Adam Bonner isn't a lawyer, he's an egg farmer, but his battle could lead to cameras all across the country being taken down.
"No, I can't see that there's much reason to use these cameras at all," Mr Bonner said."If I thought that something worthwhile was going to come from having these cameras then you would have to weigh that up against the privacy issue but they don't reduce crime and they very rarely assist with prosecutions," Mr Bonner said.
Two years ago the farmer moved three hours away from town but still drops in regularly. When he heard the Shoalhaven City Council had won a federal grant to install cameras, he took it to court.
"This information is being collected by the state, it's being collected by the local council and it's being passed onto the police," Bonner said.
He argues the cameras invade his and everyone's basic right to privacy for nothing because, he argues, CCTV cameras do not reduce crime.
Shoalhaven City Mayor Paul Green holds a different view. His town of Nowra is trying to fight back against crime; the drunk, disorderly and the dangerous.
"To one individual's gain he may very well make a point about privacy, it'll be the community's loss [sic]," said Mr Green.
Nearly one year ago the council installed 18 digital CCTV cameras trained on trouble spots 24/7 with the pictures fed directly to police command where officers can see what's happening on a monitor.
As it stands the system cannot be switched on as result of Mr Bonner's legal challenge.
"It's all about safer communities and if we can give a guarantee that if you come into the CBD, if you're doing the right thing, there's nothing to worry about," Mr Green said.
The Mayor was applauded by the Business Association's Chance Hanlon when he won the money to get the cameras into the CBD of Nowra. Now they're both wondering if they'll ever be switched on.
"Then we're back at square one, then we've got to work on the New South Wales State Government saying we need extra policing,' Mr Hanlon said.
With no plans to put more real police on the street, the brawl over CCTV is furious and expensive. The council has already spent $35,000 of rate payers' money defending their right to film private citizens outdoors.
"Look I think in the 21st century when you go to the railway station and there's over 6500 cameras on that, you go into a supermarket you're being filmed from who knows where, the little store, the service station you're being filmed... I think in the 21st century people have got to expect they're going to have some sort of surveillance over them," Mr Green said.
"I think council's turned a blind eye to some of the material that it really should have examined so this is on their head because they've made the mistakes from woe to go," said an unrepentant Mr Bonner.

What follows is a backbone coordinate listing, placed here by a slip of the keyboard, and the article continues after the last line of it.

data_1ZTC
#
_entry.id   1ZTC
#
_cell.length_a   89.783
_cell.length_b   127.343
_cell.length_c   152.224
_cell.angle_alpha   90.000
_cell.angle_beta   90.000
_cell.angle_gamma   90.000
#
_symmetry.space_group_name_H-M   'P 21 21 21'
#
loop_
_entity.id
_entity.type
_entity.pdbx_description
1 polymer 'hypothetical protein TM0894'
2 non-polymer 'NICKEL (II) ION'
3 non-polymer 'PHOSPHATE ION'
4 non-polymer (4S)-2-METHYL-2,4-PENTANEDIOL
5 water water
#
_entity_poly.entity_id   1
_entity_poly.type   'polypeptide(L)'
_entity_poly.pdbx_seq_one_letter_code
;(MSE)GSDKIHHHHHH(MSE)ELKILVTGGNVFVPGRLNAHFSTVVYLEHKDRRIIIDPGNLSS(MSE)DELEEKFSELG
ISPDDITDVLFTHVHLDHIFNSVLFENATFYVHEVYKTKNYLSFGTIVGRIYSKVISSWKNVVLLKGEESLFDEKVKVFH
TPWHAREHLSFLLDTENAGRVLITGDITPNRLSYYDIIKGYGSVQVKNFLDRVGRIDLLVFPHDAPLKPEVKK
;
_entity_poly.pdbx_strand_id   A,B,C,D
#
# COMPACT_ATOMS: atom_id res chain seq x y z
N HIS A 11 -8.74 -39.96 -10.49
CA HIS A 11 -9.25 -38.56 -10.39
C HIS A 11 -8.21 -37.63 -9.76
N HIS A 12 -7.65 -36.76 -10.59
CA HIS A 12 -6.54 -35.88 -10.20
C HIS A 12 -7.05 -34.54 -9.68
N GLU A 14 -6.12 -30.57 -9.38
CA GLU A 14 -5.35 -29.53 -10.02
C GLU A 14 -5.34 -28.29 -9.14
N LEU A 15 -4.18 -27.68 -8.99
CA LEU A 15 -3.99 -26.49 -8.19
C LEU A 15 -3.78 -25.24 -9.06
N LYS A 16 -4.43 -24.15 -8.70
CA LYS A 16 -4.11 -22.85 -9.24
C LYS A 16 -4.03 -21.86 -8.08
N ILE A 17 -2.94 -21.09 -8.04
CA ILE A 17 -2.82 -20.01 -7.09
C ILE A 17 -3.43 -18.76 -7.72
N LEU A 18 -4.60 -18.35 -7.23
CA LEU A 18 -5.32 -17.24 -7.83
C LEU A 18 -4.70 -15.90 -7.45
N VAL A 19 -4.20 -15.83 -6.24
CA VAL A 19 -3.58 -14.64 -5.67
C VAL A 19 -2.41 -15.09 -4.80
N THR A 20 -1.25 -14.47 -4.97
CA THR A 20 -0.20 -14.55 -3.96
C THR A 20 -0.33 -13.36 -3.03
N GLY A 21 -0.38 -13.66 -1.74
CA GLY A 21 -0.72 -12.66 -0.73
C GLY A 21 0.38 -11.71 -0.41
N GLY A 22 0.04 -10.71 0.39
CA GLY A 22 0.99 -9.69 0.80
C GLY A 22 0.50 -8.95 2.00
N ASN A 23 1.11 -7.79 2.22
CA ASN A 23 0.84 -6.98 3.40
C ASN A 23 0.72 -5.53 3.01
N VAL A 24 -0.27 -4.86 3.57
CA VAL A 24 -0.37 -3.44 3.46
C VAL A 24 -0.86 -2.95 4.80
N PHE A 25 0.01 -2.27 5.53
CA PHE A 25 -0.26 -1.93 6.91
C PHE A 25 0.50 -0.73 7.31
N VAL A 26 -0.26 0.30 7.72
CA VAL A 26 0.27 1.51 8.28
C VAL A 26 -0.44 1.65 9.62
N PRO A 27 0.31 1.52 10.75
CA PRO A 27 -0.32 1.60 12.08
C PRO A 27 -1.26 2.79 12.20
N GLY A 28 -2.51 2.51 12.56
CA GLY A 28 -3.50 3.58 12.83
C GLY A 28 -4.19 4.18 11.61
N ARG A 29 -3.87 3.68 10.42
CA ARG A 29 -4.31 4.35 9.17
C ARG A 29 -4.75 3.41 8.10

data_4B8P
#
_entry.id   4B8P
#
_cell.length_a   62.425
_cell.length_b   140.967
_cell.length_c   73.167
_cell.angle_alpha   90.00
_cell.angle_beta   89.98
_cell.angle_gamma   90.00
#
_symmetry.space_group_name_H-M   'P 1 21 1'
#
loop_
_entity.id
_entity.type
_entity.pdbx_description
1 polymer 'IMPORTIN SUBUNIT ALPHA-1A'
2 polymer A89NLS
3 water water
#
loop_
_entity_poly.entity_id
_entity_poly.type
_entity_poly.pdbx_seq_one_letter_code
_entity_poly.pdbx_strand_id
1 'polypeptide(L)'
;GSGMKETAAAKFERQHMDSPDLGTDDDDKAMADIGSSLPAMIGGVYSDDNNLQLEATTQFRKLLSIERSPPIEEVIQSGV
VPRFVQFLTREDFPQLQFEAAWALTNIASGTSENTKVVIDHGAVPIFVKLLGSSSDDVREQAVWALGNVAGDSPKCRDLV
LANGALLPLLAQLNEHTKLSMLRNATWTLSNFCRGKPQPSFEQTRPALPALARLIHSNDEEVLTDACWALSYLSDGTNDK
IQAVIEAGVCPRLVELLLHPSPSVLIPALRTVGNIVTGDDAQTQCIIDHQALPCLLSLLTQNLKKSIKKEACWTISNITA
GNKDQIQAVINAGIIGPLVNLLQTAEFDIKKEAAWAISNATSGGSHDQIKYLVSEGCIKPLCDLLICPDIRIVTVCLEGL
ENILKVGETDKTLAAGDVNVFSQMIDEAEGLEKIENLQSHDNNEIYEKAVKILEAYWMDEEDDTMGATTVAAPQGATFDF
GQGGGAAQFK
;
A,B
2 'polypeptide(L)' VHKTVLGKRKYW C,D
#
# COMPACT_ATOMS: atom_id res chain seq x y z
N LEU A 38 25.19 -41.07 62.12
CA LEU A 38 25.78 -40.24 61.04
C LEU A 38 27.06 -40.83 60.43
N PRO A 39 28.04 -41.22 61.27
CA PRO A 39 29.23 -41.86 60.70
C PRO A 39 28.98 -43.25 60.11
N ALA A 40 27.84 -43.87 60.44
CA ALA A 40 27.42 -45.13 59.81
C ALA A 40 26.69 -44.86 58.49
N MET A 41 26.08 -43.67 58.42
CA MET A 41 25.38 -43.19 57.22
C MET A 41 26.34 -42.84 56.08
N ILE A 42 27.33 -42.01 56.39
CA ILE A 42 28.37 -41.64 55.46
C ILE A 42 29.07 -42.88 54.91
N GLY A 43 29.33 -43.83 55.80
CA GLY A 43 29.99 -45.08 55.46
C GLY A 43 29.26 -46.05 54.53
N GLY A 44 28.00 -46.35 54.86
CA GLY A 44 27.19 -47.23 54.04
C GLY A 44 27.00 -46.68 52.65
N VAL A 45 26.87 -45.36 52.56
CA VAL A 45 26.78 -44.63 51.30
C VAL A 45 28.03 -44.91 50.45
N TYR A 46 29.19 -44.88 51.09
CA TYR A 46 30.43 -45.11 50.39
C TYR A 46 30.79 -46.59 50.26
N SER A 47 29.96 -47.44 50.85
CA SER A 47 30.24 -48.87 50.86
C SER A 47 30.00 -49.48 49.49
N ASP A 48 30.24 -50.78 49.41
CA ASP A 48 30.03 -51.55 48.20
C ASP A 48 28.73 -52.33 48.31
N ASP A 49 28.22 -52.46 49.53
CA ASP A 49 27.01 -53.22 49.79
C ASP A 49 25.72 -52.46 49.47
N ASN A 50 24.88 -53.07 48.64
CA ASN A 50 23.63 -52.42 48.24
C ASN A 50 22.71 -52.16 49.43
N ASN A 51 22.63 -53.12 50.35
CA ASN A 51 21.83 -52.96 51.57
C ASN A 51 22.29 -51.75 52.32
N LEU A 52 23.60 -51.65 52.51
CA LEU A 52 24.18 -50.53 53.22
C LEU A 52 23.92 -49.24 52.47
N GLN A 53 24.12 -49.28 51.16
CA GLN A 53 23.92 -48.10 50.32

All eyes are on this small town on the South Coast of New South Wales. If the tribunal decides these cameras do invade people's privacy we could see similar challenges mounted across the country. On the other hand, if they allow the cameras, we could quickly see CCTV cameras pop up in every city and town across Australia. To see just how quickly, we need only look at the world's capital of cameras, London.
The United Kingdom today has nearly six million of them. This is where the best research is all done. Incredibly, the cameras have had no impact on criminal behaviour, apart from possible reductions in car theft in some areas.
In August 2009 thieves escaped from Grafs Jewellery store in London with $80 million worth of valuables.
The two main perpetrators were recently convicted and jailed. The gang was filmed by numerous CCTV cameras in the streets of Mayfair but that's not how they were caught. The cameras could not identify them.
No, during the getaway they crashed into a taxi, the driver remembered them and their car. They also left a mobile phone on the backseat.
The jewels still have not been recovered.
"Recent research has suggested that for every 1000 cameras in London per year there's only one successful prosecution for every thousand cameras [sic]. I mean, that's just staggering," said Mr Bonner.
"Worse still, the cameras cost one billion dollars but they have only helped solve three per cent of London's street robberies."
"But the police are telling us, in their experience, they have used CCTV right across probably Australia and they say they help collect intelligence that hold people accountable from doing the wrong thing," said Mr Green.
As for privacy concerns? Mr Green says it is worth the risk despite concerns footage from cameras could me misused.
Ipswich in Queensland has the most cameras in Australia with 200. All the capitals have state-owned CCTV watching us all, though in Nowra they have no plans to actively monitor the camera feeds.
"If they do that they've got to employ somebody to sit in front of the monitor and watch these cameras," Mr Bonner said. "To me that's just ridiculous, why not just spend the funding on security guards who do foot patrols and actually provide a deterrence whereas these cameras don't [sic]."A ruling from the administrative decision's tribunal is expected in the coming weeks. Whatever the outcome the nation will be watching.